Ampicillin Lab Report

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In this experiment, Tetracycline and Ampicillin were used to test for the antibiotic resistance of Pseudomonas fluorescens, lab-grown bacteria. The bacterial colonies showed resistance to Ampicillin; however they did not show resistance to Tetracycline. The results suggested that Tetracycline was much more effective in killing the bacterial growth, in comparison to Ampicillin. It was confirmed that a single dose of Tetracycline had killed the surrounding bacterial growth, as the bacterial colonies around where the drug had been placed, died and showed no growth. The bacterial plates also suggested that Ampicillin was ineffective in killing the bacteria, as zones of inhibition were not present, despite using two disks of this drug. These results could possibly be explained by the properties of these antibiotics and the bacteria used in the experiment. Bacterial enzymes, such as beta-lactamase, cannot be broken down by Ampicillin. The bacterial plasmid carrying this enzyme disables the Ampicillin placed in the agar, allowing for more bacterial growth. In this case, it is…show more content…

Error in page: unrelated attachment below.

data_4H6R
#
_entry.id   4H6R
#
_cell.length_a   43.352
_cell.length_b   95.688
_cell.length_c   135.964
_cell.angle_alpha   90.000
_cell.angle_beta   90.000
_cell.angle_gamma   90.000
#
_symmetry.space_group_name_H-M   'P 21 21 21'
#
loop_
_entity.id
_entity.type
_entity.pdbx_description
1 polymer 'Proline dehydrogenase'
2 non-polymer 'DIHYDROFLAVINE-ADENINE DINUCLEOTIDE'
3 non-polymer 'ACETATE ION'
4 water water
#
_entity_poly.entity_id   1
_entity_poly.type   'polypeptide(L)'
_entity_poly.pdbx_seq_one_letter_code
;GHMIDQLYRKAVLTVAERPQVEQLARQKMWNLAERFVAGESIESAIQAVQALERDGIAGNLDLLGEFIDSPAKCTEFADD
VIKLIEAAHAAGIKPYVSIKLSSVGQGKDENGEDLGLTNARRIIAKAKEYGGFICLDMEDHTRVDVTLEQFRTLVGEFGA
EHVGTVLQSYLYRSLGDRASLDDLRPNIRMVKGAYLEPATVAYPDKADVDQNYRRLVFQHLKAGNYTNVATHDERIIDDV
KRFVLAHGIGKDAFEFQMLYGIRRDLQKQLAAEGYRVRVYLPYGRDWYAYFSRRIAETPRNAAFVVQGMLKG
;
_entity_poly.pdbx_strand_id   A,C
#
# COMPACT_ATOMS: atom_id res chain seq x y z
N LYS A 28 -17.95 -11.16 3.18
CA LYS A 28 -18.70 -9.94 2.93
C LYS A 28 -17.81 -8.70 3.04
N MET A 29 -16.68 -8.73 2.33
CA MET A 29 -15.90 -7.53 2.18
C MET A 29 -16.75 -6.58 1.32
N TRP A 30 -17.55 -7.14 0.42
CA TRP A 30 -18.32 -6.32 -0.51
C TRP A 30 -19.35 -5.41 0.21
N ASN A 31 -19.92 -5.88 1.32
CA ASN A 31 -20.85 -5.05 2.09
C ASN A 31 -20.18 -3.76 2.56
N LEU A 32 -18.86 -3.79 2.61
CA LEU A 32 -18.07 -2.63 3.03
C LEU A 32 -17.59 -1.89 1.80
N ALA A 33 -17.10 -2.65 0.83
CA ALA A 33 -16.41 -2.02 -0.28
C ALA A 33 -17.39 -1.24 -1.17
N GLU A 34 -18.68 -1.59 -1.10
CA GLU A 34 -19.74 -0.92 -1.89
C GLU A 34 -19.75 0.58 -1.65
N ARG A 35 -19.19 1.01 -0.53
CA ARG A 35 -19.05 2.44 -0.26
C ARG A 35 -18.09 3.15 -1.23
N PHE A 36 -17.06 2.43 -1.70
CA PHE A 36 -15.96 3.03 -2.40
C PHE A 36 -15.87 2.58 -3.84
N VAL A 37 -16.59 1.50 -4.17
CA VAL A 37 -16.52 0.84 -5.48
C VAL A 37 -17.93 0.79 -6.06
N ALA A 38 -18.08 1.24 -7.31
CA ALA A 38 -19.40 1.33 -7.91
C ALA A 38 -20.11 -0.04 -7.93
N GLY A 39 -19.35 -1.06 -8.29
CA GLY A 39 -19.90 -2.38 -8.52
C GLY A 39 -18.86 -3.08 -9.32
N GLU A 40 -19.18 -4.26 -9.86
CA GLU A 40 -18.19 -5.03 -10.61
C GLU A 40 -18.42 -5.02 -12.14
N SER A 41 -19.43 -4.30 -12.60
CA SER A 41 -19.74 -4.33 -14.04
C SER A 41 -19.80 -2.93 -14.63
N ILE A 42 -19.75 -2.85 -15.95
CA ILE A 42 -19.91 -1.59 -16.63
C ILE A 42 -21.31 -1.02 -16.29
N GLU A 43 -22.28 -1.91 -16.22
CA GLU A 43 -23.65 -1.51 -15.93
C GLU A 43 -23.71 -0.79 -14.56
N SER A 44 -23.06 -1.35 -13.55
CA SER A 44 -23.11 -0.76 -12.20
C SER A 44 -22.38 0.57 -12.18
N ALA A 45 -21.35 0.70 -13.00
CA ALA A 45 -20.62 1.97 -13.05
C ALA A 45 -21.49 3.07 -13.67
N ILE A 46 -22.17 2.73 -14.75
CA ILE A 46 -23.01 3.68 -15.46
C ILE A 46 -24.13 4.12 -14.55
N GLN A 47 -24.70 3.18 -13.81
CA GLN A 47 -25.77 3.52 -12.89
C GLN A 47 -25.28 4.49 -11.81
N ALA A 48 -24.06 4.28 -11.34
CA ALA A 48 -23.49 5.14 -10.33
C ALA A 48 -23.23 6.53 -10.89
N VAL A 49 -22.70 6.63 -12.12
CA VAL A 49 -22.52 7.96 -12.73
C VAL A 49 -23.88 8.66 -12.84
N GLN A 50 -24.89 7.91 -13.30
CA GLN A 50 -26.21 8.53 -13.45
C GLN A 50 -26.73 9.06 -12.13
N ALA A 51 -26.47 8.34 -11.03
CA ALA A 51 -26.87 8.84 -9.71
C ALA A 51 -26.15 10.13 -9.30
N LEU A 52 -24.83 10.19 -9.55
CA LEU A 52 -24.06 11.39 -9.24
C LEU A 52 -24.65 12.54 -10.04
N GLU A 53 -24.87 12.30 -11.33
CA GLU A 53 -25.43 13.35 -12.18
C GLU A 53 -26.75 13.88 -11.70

Primarily, such labs help researchers become aware of the importance of antibiotic resistance. As this is a vital issue, researchers and scientists must have a clear understanding of this concept in order to help prevent antibiotic resistance in humans. However, in order to understand how to prevent antibiotic resistance, researchers must understand the severity of this issue. In the past year, the World Health Organization released a report indicating that the world is headed into a “post-antibiotic area.” In other words, infections or injuries which have been treated effectively in the past now have the ability to put the population at risk for more diseases (Smith et al., 2002). By thoroughly studying such a major issue, it may become much easier to find possible solutions and avoiding it from becoming a hazard to the human

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